BC Green House Leader Adam Olsen said government’s “chaotic legislative agenda” gives MLAs little, if any time to assess bills.
“This House should be a democracy,” Olsen said Wednesday (Nov. 22). “It is not acting like a democracy. We have essentially given power to a group of people, the executive, and they have full control over what we debate, when we debate it and for how long we debate it.”
He made these comments after House Leader Ravi Kahlon had tabled an eventually successful motion to extend House business until 9 p.m. with a break between 6:30 p.m. and 7:30 p.m.
Government also extended house business Monday.
“Now, it’s true we have a fulsome agenda,” Kahlon said Monday in justifying the extension that day. “(What) we’re actually talking about here is working later in the day than was scheduled to. I think all members in this House would agree that British Columbians work hard every single day. British Columbians sometimes have to work a little later in the day…(people) are counting on us to address the challenges we have.”
Kahlon at the time also accused the opposition of hypocrisy, noting BC United, then known as BC Liberals, used its control of the legislative agenda to push through Bill 29 in 2008, “firing 10,000 health care workers, mostly women, mostly racialized women.”
“My mom happened to be one,” Kahlon said in responding to criticism from BC United’s Mike de Jong, MLA for Abbotsford-West, about extending business. “He didn’t think that was an issue at that time, when he was sitting on this side, because at the time, he believed he wanted to give people the opportunity to go ahead and have their moment to speak. So it’s hard to take that member’s comments seriously.”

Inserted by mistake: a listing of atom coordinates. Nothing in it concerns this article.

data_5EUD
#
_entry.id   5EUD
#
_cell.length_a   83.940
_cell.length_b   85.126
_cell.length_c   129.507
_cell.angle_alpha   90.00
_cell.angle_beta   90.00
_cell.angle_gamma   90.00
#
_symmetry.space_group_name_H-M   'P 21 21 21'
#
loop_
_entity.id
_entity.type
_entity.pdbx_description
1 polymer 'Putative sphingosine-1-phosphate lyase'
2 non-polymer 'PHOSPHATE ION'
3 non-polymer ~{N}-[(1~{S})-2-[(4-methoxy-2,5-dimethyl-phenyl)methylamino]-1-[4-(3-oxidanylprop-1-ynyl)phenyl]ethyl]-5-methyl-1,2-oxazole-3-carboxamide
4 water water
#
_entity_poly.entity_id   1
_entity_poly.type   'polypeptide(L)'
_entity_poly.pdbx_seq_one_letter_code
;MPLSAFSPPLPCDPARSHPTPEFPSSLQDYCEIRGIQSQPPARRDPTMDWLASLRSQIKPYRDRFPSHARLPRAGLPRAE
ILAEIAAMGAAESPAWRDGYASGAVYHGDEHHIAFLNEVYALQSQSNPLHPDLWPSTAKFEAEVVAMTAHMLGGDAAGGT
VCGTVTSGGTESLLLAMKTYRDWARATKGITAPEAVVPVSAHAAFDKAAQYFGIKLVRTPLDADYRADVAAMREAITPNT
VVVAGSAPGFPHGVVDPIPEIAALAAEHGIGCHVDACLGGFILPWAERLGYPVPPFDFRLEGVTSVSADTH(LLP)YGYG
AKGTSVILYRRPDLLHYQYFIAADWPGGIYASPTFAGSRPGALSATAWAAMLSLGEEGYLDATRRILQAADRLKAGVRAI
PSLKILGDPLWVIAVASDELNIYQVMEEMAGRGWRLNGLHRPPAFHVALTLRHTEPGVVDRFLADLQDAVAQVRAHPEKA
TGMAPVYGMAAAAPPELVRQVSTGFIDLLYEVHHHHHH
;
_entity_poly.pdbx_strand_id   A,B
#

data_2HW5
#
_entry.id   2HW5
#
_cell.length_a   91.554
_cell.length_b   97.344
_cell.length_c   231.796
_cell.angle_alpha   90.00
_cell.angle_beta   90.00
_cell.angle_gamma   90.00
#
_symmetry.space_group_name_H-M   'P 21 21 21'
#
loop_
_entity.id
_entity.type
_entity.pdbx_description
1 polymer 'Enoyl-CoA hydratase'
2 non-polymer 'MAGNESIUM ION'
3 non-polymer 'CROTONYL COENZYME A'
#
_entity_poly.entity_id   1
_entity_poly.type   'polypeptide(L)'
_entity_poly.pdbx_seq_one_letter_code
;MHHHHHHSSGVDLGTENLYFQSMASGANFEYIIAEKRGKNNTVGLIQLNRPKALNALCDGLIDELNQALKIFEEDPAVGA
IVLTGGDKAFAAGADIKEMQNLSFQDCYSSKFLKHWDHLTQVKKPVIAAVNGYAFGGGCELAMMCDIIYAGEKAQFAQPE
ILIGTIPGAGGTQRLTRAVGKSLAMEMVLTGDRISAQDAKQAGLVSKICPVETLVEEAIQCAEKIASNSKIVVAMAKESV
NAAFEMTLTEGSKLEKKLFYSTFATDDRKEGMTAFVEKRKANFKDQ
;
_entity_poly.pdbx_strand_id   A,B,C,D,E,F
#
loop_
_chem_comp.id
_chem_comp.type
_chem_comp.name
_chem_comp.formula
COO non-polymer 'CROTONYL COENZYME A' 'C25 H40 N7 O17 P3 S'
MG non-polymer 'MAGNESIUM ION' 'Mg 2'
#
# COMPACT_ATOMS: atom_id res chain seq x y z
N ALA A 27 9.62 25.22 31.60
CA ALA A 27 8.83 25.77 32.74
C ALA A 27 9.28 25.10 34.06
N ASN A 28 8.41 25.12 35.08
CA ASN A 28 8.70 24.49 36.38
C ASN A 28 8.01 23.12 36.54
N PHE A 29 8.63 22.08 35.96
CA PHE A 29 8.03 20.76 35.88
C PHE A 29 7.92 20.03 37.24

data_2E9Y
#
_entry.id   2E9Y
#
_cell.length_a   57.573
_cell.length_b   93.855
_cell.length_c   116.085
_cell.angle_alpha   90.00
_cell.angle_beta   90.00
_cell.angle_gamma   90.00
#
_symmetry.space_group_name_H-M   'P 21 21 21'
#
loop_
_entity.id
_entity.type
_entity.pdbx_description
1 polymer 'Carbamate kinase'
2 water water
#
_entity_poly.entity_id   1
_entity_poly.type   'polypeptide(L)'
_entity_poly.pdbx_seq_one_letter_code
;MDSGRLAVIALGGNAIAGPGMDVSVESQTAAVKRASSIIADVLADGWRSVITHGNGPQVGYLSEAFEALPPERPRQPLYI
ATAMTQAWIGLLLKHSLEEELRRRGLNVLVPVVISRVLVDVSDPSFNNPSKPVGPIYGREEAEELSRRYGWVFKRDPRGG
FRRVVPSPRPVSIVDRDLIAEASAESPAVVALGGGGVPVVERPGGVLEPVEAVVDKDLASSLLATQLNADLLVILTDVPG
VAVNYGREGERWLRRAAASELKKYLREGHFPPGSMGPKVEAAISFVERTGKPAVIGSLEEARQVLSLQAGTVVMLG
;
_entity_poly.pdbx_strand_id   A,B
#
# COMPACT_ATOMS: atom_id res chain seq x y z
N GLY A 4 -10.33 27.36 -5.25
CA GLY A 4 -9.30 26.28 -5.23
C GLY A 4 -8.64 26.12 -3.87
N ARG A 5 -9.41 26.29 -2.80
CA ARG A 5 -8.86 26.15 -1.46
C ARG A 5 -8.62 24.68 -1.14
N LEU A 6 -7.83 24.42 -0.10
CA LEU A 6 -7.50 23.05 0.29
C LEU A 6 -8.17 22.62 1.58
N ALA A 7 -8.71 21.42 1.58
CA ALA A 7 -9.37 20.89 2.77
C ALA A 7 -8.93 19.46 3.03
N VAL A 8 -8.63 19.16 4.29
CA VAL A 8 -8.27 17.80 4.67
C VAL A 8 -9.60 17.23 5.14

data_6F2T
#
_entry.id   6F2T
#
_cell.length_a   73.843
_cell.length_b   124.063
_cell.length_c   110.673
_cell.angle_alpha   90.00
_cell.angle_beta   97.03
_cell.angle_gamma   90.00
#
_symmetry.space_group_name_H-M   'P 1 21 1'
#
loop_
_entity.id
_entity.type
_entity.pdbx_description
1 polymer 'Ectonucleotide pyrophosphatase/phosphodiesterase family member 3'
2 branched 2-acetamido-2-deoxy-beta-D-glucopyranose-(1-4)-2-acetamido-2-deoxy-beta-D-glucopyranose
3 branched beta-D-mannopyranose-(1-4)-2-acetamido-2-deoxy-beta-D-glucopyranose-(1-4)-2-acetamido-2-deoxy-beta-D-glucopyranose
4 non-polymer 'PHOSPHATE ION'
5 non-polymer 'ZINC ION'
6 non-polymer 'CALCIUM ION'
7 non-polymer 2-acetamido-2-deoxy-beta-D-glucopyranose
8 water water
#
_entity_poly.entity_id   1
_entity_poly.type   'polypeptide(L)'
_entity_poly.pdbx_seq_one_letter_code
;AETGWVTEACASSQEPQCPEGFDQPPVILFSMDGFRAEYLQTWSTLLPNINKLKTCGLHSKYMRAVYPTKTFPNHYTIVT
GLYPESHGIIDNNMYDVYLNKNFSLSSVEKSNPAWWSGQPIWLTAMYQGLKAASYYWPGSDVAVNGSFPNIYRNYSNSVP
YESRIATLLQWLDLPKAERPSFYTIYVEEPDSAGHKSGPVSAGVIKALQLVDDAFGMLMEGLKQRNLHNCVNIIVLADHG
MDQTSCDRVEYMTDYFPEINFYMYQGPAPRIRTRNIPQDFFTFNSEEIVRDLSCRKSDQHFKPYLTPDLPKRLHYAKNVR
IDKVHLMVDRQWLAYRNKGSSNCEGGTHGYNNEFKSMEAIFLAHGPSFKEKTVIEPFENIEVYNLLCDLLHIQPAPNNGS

But Olsen did not buy those arguments on Wednesday in accusing the government of blurring the lines between the executive branch of government headed by the Premier and Cabinet and the legislative branch.
Olsen said it is the responsibility of the people who manage this place to ensure what he called “a healthy separation” between the executive branch bringing forward legislation and governing this province and the legislative branch scrutinizing their work.
“How does anybody know what the impact of the housing bills are in front of us?” Olsen said. “It is infuriating, because then we have to go back out to our constituencies,” he added.
Olsen said the House and its management should not be at the “whim of the people” who table the legislation, then deny legislators the time they need to be able to understand the legislation in front of them, so that they can ask informed questions.
“The people of British Columbia need to understand how their democracy is being run right now, because it’s teetering and that is not an exaggeration,” he said.
BC United House Leader Todd Stone had offered a similar critique.
“I understand that government has got a tough job to bring forward that legislation,” Stone said. “It has to figure out the timing of it and all the rest of it. But the opposition is expected, by the people that we represent and by British Columbians generally, to come here and actually scrutinize the legislation, actually hold the government accountable. That’s how the system is supposed to work.”
Kahlon said Thursday morning that extending hours later into the day actually gives people more opportunity to speak to bills.
“What we are trying to do with the extended hours is to give everybody an opportunity to have their say, ask their questions and I have been answering every single question when it comes to housing,” he said. “I think that’s healthy for democracy.”